There’s no denying that prescription drugs play a vital role in the treatment and prevention of the various diseases that plague mankind. However, new information that questions the therapeutic benefits of the class of drugs known as antidepressants has caused many health care providers to reevaluate the role of drug therapy in treating depression. In turn, more and more patients are looking for ways to combat depression without the undesirable side effects that often accompany drugs. With that goal in mind, here’s a look at three natural ways to fight depression without prescription medications.
The notion that exercise is a great way to ward off disease and maintain strong healthy bodies is not new to any of us. However, the role that regular exercise plays in keeping our minds healthy and reducing the symptoms of depression is most likely not as well known. However, clinical studies are coming to light that strongly suggests that depressed patients who adopt a program of regular aerobic exercise, the experience just as much symptomatic relief as patients who take prescription antidepressants and refrain from exercise. The problem is that getting up and exercising is the last thing that most people who suffer from depression feel like doing.
And many assume that they will have to join a gym to exercise effectively. Fortunately, the key to exercising effectively is to find something you enjoy doing—such as taking walks with a pet or a friend, swimming, biking, or even putting on some music and dancing—and to start doing it regularly. What you’re looking for is movement, which gets your metabolism going, increases circulation, and helps to boost the levels of key brain chemicals such as serotonin, dopamine, and norepinephrine that are associated with elevated mood and well-being.
Exercise also helps to alleviate the anxiety that often accompanies depression by reducing stress and making even brief periods of sleep more restful and rejuvenating. Exercising your creativity through painting, drawing, quilting, gardening, or whatever outlet you enjoy is also important for stress reduction and mood elevation.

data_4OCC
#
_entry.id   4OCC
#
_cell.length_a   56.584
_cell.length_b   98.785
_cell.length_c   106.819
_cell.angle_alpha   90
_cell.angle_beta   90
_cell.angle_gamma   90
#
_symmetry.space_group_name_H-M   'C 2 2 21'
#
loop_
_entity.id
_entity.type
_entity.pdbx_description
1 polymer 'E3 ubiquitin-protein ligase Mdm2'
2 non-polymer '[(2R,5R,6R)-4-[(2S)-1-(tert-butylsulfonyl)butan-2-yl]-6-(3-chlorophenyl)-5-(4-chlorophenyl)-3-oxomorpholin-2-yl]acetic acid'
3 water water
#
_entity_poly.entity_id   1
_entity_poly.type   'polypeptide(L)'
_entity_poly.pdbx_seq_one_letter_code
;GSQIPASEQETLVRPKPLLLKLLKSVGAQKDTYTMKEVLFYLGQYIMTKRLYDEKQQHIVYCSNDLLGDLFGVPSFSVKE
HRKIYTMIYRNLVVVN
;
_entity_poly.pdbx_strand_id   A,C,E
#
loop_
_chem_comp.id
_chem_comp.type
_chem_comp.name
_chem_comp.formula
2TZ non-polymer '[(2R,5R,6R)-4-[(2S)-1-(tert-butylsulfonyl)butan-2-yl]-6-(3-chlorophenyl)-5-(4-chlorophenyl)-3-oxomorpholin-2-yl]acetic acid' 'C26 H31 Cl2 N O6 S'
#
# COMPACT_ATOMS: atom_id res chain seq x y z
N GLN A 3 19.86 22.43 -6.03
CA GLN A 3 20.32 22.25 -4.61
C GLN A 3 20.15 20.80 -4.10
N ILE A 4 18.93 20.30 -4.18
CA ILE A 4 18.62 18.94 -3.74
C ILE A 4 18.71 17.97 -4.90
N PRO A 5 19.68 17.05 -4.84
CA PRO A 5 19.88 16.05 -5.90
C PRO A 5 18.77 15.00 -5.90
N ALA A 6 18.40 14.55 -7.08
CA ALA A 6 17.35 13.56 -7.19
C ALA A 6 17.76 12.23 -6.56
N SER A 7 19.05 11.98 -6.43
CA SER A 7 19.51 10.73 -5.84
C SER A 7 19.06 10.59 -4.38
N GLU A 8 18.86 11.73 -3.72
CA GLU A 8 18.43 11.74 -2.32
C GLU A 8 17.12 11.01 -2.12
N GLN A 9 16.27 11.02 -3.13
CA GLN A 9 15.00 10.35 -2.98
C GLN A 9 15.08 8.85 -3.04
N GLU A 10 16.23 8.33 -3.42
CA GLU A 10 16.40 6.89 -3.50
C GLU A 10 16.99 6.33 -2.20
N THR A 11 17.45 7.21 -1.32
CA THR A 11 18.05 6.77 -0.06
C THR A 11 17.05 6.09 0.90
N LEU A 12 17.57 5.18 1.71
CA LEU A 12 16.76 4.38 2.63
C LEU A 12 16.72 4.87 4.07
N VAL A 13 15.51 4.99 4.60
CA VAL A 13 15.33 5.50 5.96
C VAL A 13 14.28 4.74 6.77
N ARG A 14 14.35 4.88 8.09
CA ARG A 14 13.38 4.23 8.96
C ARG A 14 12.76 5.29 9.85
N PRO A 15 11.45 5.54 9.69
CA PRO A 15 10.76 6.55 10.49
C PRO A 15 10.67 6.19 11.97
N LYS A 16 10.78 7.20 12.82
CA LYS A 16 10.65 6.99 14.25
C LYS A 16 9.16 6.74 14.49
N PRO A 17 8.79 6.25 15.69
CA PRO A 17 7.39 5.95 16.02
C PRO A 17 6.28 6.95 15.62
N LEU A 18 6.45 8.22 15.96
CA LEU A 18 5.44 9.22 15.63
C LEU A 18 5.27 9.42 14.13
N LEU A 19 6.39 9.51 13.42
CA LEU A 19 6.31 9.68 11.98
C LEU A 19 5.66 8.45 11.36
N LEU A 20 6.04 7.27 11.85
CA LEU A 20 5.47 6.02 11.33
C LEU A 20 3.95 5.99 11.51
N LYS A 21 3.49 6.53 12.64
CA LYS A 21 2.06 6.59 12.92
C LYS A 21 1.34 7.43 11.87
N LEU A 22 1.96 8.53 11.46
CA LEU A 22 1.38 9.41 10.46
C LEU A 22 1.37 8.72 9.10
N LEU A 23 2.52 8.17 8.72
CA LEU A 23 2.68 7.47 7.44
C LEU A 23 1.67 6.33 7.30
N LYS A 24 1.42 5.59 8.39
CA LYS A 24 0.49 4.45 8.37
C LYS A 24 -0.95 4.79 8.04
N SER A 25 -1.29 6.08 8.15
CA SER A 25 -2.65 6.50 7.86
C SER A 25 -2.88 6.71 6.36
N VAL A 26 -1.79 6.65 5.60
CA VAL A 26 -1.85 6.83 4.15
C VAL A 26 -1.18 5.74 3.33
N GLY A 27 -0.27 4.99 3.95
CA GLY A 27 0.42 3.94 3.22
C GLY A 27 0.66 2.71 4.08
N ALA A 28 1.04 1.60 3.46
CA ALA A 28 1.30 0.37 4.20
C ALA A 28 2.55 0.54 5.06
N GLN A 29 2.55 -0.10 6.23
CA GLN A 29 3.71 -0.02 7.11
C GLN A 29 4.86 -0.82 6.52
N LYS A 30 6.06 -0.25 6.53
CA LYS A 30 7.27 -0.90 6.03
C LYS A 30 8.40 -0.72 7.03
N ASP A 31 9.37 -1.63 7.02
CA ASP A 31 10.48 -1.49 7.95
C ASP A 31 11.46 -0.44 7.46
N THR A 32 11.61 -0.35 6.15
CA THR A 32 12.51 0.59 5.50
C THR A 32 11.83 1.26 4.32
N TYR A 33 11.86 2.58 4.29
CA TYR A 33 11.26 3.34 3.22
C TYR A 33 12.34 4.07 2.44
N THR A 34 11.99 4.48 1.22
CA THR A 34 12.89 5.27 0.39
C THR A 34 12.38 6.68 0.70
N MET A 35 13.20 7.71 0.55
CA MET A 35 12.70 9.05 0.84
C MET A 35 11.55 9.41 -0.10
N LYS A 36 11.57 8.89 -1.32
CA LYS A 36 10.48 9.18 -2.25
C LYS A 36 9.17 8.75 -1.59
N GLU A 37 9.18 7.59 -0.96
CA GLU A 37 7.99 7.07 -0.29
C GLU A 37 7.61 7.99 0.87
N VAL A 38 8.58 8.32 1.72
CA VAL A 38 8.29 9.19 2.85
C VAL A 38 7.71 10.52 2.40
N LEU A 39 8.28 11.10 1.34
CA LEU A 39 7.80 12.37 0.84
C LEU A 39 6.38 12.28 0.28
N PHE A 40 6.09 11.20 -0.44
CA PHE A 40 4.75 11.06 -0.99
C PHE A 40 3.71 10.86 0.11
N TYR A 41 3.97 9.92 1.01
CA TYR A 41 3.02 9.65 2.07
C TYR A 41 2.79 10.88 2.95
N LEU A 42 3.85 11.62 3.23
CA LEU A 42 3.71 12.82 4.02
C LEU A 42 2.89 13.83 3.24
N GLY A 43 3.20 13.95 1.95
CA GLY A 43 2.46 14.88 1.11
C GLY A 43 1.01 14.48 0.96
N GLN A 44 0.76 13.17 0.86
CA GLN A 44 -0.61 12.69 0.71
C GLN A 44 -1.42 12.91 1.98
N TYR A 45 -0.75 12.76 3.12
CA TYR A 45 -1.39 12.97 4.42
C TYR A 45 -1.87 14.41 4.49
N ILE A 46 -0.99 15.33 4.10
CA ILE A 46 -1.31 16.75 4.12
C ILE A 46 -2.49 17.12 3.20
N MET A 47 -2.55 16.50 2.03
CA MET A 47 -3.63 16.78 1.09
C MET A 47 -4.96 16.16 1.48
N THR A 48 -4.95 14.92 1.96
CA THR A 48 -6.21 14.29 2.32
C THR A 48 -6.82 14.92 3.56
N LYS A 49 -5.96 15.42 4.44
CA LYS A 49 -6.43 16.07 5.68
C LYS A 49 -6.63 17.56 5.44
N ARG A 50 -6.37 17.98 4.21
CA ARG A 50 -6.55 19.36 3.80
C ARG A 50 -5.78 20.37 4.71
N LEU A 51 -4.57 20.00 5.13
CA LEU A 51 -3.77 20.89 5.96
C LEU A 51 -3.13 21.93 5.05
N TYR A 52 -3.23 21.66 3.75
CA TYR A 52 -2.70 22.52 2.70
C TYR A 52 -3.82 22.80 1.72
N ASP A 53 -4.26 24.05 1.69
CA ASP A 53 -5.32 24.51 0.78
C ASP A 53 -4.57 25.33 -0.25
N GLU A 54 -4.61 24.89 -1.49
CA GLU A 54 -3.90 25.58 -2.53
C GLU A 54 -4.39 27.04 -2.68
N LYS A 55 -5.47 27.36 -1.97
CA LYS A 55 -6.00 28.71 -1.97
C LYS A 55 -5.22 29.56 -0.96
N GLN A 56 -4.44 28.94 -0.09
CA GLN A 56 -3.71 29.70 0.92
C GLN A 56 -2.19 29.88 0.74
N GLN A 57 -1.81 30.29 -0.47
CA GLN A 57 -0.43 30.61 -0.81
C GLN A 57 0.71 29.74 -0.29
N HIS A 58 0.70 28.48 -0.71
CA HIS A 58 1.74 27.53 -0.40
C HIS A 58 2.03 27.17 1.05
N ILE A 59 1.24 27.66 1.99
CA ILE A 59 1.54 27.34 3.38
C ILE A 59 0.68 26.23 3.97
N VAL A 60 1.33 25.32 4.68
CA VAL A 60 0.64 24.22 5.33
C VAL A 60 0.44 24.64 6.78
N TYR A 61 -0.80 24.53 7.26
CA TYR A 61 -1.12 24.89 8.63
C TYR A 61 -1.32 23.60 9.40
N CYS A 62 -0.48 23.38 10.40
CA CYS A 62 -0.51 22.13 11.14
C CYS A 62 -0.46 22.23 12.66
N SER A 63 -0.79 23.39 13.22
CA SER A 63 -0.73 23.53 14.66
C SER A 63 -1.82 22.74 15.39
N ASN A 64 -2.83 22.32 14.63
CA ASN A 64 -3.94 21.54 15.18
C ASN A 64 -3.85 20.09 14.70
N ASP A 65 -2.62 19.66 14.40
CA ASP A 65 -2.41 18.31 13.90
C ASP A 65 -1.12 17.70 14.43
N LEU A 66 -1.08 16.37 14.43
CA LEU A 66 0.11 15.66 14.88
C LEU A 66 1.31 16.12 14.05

Eat healthily. We’ve all heard it before. But as new information on the critical role nutrition plays in very specific areas of our health, including mental health, there has been a shift from “healthy eating” as a mantra to “eating for health” as a way of life. You wouldn’t knowingly ingest a drug that you knew was going to harm you. So why should your attitude towards the foods you eat be any different? Do you really want to eat refined sugars that can send blood glucose, serotonin, and your mood on a roller coaster ride of ups and downs?
Of course, you don’t. So look for ways to remove refined sugars from your diet. Along with eating the proper foods that constitute a well-balanced diet, such as fruits, vegetables, and complex carbohydrates, there are specific nutrients that appear to be beneficial in combating the symptoms of depression. A few of these worth looking into are Vitamin D, Omega-3 Fatty acids, and vitamin C. Try getting sufficient amounts of specific nutrients from natural sources as much as possible before taking supplements. The bottom line in combating depression with nutrition is to eat the right kinds of foods in the right combinations at the right time of day. Although this may sound complicated it is mostly a matter of common sense.
Establish Social Connections
Feelings of isolation that frequently accompany depression can often lead to social withdrawal from friends and family members. Texts, emails, and social media—although popular forms of interaction—can also potentially create further social isolation and disconnectedness. Although the thought of carrying on social activities as you did in your pre-depression past may be overwhelming, the key is to find simple and meaningful ways to reach out to others.
Start with real phone conversations and simple invitations to lunch, walk, or shop. If you have certain hobbies or interests, seek out others who share those same interests in clubs or community groups. Volunteering at a local homeless shelter or assisted living facility to help those who are less fortunate than you is also a great way to forget about your own worries and reinforce feelings of self-esteem.